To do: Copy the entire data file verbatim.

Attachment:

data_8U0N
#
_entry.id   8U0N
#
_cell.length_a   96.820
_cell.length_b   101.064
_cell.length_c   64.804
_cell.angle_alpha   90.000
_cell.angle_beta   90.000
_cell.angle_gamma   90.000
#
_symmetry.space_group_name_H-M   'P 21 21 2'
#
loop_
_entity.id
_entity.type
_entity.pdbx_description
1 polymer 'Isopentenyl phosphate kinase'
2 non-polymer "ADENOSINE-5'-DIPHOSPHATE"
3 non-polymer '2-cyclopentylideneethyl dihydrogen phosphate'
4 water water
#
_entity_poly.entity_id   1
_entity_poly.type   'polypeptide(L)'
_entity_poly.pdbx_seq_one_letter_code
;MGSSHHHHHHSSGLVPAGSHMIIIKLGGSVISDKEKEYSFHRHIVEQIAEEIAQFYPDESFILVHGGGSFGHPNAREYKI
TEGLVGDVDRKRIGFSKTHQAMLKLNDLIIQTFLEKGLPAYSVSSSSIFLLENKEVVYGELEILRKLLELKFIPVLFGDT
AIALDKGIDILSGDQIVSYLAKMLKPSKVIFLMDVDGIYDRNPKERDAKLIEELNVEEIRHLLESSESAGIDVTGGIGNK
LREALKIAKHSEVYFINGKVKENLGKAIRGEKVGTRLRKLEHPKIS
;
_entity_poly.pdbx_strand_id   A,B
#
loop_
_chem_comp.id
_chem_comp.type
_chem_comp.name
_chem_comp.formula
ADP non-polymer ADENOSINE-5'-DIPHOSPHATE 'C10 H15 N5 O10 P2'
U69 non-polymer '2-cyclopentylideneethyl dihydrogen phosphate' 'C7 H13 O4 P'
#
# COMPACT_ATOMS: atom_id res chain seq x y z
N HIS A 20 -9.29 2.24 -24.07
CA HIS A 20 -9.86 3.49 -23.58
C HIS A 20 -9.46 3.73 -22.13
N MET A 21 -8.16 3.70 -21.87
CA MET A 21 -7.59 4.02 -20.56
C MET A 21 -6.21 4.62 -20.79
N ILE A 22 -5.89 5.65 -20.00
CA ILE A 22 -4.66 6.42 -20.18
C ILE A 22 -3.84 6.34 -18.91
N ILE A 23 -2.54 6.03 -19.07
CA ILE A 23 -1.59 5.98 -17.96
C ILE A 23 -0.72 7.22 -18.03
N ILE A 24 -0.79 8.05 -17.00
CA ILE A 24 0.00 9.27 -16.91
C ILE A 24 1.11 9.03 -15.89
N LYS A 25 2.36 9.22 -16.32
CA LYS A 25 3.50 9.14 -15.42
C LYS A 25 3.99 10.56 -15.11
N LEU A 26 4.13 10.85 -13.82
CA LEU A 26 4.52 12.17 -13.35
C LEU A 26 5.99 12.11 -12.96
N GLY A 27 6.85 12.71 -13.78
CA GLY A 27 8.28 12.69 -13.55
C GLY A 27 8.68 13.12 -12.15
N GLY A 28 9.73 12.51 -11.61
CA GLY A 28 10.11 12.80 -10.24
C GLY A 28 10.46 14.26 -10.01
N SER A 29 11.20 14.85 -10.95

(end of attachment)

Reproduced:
data_8U0N
#
_entry.id   8U0N
#
_cell.length_a   96.820
_cell.length_b   101.064
_cell.length_c   64.804
_cell.angle_alpha   90.000
_cell.angle_beta   90.000
_cell.angle_gamma   90.000
#
_symmetry.space_group_name_H-M   'P 21 21 2'
#
loop_
_entity.id
_entity.type
_entity.pdbx_description
1 polymer 'Isopentenyl phosphate kinase'
2 non-polymer "ADENOSINE-5'-DIPHOSPHATE"
3 non-polymer '2-cyclopentylideneethyl dihydrogen phosphate'
4 water water
#
_entity_poly.entity_id   1
_entity_poly.type   'polypeptide(L)'
_entity_poly.pdbx_seq_one_letter_code
;MGSSHHHHHHSSGLVPAGSHMIIIKLGGSVISDKEKEYSFHRHIVEQIAEEIAQFYPDESFILVHGGGSFGHPNAREYKI
TEGLVGDVDRKRIGFSKTHQAMLKLNDLIIQTFLEKGLPAYSVSSSSIFLLENKEVVYGELEILRKLLELKFIPVLFGDT
AIALDKGIDILSGDQIVSYLAKMLKPSKVIFLMDVDGIYDRNPKERDAKLIEELNVEEIRHLLESSESAGIDVTGGIGNK
LREALKIAKHSEVYFINGKVKENLGKAIRGEKVGTRLRKLEHPKIS
;
_entity_poly.pdbx_strand_id   A,B
#
loop_
_chem_comp.id
_chem_comp.type
_chem_comp.name
_chem_comp.formula
ADP non-polymer ADENOSINE-5'-DIPHOSPHATE 'C10 H15 N5 O10 P2'
U69 non-polymer '2-cyclopentylideneethyl dihydrogen phosphate' 'C7 H13 O4 P'
#
# COMPACT_ATOMS: atom_id res chain seq x y z
N HIS A 20 -9.29 2.24 -24.07
CA HIS A 20 -9.86 3.49 -23.58
C HIS A 20 -9.46 3.73 -22.13
N MET A 21 -8.16 3.70 -21.87
CA MET A 21 -7.59 4.02 -20.56
C MET A 21 -6.21 4.62 -20.79
N ILE A 22 -5.89 5.65 -20.00
CA ILE A 22 -4.66 6.42 -20.18
C ILE A 22 -3.84 6.34 -18.91
N ILE A 23 -2.54 6.03 -19.07
CA ILE A 23 -1.59 5.98 -17.96
C ILE A 23 -0.72 7.22 -18.03
N ILE A 24 -0.79 8.05 -17.00
CA ILE A 24 0.00 9.27 -16.91
C ILE A 24 1.11 9.03 -15.89
N LYS A 25 2.36 9.22 -16.32
CA LYS A 25 3.50 9.14 -15.42
C LYS A 25 3.99 10.56 -15.11
N LEU A 26 4.13 10.85 -13.82
CA LEU A 26 4.52 12.17 -13.35
C LEU A 26 5.99 12.11 -12.96
N GLY A 27 6.85 12.71 -13.78
CA GLY A 27 8.28 12.69 -13.55
C GLY A 27 8.68 13.12 -12.15
N GLY A 28 9.73 12.51 -11.61
CA GLY A 28 10.11 12.80 -10.24
C GLY A 28 10.46 14.26 -10.01
N SER A 29 11.20 14.85 -10.95